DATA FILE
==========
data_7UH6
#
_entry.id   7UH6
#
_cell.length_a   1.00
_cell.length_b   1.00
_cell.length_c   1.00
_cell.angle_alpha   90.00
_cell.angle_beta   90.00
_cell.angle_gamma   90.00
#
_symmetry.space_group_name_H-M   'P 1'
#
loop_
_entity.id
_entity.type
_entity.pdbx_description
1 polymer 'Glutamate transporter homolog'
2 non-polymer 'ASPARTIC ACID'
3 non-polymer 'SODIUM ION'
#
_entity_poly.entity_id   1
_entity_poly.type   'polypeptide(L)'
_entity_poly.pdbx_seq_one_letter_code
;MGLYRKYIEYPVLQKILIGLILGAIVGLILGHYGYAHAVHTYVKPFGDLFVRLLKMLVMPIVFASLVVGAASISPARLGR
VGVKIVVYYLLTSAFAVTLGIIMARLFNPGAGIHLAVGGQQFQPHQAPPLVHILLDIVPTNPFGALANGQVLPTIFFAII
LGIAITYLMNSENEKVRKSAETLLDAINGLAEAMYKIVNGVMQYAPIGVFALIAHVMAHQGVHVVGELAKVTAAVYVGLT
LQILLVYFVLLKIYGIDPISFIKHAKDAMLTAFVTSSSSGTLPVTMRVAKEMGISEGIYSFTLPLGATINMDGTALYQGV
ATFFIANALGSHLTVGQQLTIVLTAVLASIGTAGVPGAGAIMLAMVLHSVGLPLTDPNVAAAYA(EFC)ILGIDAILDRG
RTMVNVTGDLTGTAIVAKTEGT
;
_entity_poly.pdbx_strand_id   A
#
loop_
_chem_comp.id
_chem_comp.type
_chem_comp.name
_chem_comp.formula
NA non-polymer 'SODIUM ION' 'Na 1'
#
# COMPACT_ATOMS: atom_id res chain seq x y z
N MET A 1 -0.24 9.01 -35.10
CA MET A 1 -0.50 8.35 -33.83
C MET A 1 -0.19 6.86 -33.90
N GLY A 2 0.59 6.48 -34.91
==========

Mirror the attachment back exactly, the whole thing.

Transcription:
data_7UH6
#
_entry.id   7UH6
#
_cell.length_a   1.00
_cell.length_b   1.00
_cell.length_c   1.00
_cell.angle_alpha   90.00
_cell.angle_beta   90.00
_cell.angle_gamma   90.00
#
_symmetry.space_group_name_H-M   'P 1'
#
loop_
_entity.id
_entity.type
_entity.pdbx_description
1 polymer 'Glutamate transporter homolog'
2 non-polymer 'ASPARTIC ACID'
3 non-polymer 'SODIUM ION'
#
_entity_poly.entity_id   1
_entity_poly.type   'polypeptide(L)'
_entity_poly.pdbx_seq_one_letter_code
;MGLYRKYIEYPVLQKILIGLILGAIVGLILGHYGYAHAVHTYVKPFGDLFVRLLKMLVMPIVFASLVVGAASISPARLGR
VGVKIVVYYLLTSAFAVTLGIIMARLFNPGAGIHLAVGGQQFQPHQAPPLVHILLDIVPTNPFGALANGQVLPTIFFAII
LGIAITYLMNSENEKVRKSAETLLDAINGLAEAMYKIVNGVMQYAPIGVFALIAHVMAHQGVHVVGELAKVTAAVYVGLT
LQILLVYFVLLKIYGIDPISFIKHAKDAMLTAFVTSSSSGTLPVTMRVAKEMGISEGIYSFTLPLGATINMDGTALYQGV
ATFFIANALGSHLTVGQQLTIVLTAVLASIGTAGVPGAGAIMLAMVLHSVGLPLTDPNVAAAYA(EFC)ILGIDAILDRG
RTMVNVTGDLTGTAIVAKTEGT
;
_entity_poly.pdbx_strand_id   A
#
loop_
_chem_comp.id
_chem_comp.type
_chem_comp.name
_chem_comp.formula
NA non-polymer 'SODIUM ION' 'Na 1'
#
# COMPACT_ATOMS: atom_id res chain seq x y z
N MET A 1 -0.24 9.01 -35.10
CA MET A 1 -0.50 8.35 -33.83
C MET A 1 -0.19 6.86 -33.90
N GLY A 2 0.59 6.48 -34.91